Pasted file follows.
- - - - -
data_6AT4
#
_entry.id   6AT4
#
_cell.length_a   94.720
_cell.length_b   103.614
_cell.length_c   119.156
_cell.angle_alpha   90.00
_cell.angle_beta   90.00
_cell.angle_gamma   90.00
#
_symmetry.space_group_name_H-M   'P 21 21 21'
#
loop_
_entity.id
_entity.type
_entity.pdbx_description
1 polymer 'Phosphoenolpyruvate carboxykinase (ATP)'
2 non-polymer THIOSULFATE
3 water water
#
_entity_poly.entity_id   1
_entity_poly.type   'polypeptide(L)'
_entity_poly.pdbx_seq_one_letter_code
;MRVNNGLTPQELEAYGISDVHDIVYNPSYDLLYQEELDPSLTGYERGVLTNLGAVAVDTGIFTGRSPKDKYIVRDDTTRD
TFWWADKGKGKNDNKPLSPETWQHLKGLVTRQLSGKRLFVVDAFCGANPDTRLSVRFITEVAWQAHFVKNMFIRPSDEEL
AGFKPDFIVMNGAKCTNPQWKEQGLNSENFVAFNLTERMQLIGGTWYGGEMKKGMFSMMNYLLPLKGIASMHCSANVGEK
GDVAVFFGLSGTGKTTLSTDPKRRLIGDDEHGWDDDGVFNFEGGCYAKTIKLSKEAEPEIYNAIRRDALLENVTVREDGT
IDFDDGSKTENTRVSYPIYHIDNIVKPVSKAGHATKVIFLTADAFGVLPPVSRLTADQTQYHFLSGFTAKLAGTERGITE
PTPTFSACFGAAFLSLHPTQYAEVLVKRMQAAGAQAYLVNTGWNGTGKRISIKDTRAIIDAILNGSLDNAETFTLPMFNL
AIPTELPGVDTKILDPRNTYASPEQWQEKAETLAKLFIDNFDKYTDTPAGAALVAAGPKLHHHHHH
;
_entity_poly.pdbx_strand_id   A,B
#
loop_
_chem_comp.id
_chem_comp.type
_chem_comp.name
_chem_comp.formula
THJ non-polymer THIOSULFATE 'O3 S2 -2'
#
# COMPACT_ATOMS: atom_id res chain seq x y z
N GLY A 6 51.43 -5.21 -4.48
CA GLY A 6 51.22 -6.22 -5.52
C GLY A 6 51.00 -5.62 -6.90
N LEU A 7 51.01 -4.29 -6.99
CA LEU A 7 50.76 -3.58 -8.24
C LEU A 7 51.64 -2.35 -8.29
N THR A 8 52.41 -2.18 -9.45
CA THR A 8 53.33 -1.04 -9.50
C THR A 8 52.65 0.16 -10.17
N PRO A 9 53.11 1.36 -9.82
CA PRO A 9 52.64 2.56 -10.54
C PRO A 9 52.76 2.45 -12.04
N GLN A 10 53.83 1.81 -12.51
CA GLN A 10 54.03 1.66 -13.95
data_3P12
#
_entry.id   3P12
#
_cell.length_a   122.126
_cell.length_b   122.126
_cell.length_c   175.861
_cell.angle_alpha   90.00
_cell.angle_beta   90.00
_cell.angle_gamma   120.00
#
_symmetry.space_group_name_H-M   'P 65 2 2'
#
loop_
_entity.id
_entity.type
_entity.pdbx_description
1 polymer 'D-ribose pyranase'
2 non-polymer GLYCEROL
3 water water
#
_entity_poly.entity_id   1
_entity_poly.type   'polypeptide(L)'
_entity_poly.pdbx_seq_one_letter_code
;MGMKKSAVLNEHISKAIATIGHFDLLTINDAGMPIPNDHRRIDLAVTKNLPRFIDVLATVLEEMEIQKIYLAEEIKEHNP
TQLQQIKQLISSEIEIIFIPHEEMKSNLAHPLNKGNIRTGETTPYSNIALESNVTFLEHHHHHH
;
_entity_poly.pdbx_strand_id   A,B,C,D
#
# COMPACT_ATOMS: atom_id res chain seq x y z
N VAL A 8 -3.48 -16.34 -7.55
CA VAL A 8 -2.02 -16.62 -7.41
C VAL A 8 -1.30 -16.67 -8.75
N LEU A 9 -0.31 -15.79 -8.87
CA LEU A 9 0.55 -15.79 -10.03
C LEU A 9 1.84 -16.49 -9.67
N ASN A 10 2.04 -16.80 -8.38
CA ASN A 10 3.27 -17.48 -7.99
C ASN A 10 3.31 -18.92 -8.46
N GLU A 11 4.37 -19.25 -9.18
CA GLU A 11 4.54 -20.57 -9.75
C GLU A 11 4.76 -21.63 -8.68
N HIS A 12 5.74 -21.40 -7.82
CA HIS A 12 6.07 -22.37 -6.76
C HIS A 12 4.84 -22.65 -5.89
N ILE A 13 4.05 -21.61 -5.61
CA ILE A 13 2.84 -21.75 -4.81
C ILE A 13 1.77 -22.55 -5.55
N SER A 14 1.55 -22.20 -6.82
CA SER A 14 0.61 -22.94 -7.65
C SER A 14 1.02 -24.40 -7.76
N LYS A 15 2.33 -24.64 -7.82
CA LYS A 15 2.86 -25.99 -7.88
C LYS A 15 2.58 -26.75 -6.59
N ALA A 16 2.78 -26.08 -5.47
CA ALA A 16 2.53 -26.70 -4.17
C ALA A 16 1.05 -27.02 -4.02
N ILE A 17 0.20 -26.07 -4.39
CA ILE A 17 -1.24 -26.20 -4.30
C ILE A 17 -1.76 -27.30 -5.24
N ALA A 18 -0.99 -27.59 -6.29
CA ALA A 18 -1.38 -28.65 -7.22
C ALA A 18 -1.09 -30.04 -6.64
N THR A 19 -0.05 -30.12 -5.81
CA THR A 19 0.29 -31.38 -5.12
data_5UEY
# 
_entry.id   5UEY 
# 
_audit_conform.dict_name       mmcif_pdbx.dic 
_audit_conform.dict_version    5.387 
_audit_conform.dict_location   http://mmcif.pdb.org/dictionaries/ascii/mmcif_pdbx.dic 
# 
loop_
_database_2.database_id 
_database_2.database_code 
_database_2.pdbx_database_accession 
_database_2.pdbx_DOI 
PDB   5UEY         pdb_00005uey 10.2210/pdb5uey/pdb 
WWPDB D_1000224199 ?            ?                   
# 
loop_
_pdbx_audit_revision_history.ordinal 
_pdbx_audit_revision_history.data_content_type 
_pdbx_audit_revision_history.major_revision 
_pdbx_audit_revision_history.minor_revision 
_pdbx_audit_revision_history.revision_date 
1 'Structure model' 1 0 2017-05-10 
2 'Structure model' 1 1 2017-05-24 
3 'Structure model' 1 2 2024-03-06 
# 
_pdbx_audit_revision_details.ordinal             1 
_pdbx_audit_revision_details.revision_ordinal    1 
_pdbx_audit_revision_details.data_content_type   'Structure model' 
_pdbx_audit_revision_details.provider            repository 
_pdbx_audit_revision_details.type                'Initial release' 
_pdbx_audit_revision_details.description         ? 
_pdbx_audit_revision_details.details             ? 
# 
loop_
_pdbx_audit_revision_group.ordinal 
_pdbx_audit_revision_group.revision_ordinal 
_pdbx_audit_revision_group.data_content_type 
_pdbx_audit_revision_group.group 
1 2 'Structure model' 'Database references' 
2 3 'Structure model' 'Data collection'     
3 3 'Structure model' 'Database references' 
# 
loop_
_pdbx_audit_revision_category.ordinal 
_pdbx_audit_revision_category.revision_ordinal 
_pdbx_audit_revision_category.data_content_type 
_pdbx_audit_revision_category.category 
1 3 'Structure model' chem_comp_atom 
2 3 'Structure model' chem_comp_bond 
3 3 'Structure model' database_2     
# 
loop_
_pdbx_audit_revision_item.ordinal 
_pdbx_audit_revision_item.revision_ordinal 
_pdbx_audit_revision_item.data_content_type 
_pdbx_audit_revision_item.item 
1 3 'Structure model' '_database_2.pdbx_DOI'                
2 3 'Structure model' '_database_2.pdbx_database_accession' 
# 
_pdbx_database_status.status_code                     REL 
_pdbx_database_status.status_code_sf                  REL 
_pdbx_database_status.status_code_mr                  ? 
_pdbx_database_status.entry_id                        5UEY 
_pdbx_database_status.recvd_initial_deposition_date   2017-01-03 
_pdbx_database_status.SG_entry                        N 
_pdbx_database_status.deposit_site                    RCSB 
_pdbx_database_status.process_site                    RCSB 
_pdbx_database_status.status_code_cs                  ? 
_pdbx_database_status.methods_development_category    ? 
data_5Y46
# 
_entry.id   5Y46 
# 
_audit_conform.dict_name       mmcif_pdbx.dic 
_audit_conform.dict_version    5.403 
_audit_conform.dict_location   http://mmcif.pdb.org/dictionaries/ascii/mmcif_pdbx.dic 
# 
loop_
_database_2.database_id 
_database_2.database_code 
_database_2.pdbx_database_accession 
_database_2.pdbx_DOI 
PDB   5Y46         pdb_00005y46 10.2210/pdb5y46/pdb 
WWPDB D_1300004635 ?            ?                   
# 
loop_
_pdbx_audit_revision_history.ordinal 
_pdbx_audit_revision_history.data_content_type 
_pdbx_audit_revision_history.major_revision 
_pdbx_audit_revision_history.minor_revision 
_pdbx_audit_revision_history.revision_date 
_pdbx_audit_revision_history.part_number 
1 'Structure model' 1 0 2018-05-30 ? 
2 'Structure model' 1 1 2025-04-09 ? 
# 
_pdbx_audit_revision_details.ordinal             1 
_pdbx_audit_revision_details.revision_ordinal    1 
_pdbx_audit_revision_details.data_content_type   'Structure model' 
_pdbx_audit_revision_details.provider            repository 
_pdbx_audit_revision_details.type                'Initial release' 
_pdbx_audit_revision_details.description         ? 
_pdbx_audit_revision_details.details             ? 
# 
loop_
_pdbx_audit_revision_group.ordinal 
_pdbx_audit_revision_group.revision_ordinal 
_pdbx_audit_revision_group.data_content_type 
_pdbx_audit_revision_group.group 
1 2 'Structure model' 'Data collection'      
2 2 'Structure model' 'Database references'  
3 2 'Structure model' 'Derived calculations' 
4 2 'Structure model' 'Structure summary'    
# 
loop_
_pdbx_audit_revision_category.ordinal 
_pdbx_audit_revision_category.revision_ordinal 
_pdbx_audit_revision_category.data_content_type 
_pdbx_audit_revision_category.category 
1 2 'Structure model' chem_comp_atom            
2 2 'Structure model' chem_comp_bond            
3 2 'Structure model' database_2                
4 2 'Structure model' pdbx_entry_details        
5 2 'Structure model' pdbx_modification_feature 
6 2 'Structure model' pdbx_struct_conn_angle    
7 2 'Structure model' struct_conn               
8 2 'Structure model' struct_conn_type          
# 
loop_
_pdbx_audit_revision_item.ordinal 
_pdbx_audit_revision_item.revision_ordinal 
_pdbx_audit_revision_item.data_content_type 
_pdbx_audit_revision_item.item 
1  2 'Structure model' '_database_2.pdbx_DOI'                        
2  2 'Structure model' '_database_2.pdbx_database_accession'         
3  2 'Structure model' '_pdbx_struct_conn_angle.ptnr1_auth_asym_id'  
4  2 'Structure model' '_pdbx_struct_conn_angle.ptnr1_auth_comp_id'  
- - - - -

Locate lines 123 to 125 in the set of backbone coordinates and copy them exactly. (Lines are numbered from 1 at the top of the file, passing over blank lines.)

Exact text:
# 
_entry.id   5UEY 
# 